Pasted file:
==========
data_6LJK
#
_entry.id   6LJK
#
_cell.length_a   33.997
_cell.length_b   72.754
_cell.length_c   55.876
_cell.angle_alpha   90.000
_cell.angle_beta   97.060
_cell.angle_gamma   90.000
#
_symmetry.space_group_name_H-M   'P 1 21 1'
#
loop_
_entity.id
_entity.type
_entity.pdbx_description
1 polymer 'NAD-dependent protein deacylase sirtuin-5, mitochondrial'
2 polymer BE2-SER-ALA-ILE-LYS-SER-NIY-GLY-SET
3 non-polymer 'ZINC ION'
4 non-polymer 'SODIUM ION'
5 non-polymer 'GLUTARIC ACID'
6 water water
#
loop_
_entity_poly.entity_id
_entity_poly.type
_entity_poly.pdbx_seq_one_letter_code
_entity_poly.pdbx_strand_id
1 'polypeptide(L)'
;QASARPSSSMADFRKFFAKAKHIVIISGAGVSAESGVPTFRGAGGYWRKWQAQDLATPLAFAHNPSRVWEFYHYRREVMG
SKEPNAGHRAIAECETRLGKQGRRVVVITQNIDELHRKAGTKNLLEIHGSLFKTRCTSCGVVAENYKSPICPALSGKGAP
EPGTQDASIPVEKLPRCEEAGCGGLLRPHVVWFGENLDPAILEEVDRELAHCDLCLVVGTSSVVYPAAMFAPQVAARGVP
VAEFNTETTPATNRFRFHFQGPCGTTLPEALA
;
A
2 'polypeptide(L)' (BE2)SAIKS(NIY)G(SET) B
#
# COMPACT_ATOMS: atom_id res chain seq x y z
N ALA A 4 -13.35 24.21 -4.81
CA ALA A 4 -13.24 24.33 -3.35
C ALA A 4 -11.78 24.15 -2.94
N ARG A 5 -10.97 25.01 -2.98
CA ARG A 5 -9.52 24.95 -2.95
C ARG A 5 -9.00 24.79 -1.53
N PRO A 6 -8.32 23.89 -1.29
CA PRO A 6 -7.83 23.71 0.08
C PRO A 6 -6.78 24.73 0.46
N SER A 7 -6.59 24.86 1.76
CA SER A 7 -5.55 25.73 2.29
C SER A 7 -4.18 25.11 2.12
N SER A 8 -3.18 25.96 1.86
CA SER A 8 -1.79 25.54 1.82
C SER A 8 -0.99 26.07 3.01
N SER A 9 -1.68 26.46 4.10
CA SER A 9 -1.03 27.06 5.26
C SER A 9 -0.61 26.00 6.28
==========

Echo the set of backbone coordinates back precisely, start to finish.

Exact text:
data_6LJK
#
_entry.id   6LJK
#
_cell.length_a   33.997
_cell.length_b   72.754
_cell.length_c   55.876
_cell.angle_alpha   90.000
_cell.angle_beta   97.060
_cell.angle_gamma   90.000
#
_symmetry.space_group_name_H-M   'P 1 21 1'
#
loop_
_entity.id
_entity.type
_entity.pdbx_description
1 polymer 'NAD-dependent protein deacylase sirtuin-5, mitochondrial'
2 polymer BE2-SER-ALA-ILE-LYS-SER-NIY-GLY-SET
3 non-polymer 'ZINC ION'
4 non-polymer 'SODIUM ION'
5 non-polymer 'GLUTARIC ACID'
6 water water
#
loop_
_entity_poly.entity_id
_entity_poly.type
_entity_poly.pdbx_seq_one_letter_code
_entity_poly.pdbx_strand_id
1 'polypeptide(L)'
;QASARPSSSMADFRKFFAKAKHIVIISGAGVSAESGVPTFRGAGGYWRKWQAQDLATPLAFAHNPSRVWEFYHYRREVMG
SKEPNAGHRAIAECETRLGKQGRRVVVITQNIDELHRKAGTKNLLEIHGSLFKTRCTSCGVVAENYKSPICPALSGKGAP
EPGTQDASIPVEKLPRCEEAGCGGLLRPHVVWFGENLDPAILEEVDRELAHCDLCLVVGTSSVVYPAAMFAPQVAARGVP
VAEFNTETTPATNRFRFHFQGPCGTTLPEALA
;
A
2 'polypeptide(L)' (BE2)SAIKS(NIY)G(SET) B
#
# COMPACT_ATOMS: atom_id res chain seq x y z
N ALA A 4 -13.35 24.21 -4.81
CA ALA A 4 -13.24 24.33 -3.35
C ALA A 4 -11.78 24.15 -2.94
N ARG A 5 -10.97 25.01 -2.98
CA ARG A 5 -9.52 24.95 -2.95
C ARG A 5 -9.00 24.79 -1.53
N PRO A 6 -8.32 23.89 -1.29
CA PRO A 6 -7.83 23.71 0.08
C PRO A 6 -6.78 24.73 0.46
N SER A 7 -6.59 24.86 1.76
CA SER A 7 -5.55 25.73 2.29
C SER A 7 -4.18 25.11 2.12
N SER A 8 -3.18 25.96 1.86
CA SER A 8 -1.79 25.54 1.82
C SER A 8 -0.99 26.07 3.01
N SER A 9 -1.68 26.46 4.10
CA SER A 9 -1.03 27.06 5.26
C SER A 9 -0.61 26.00 6.28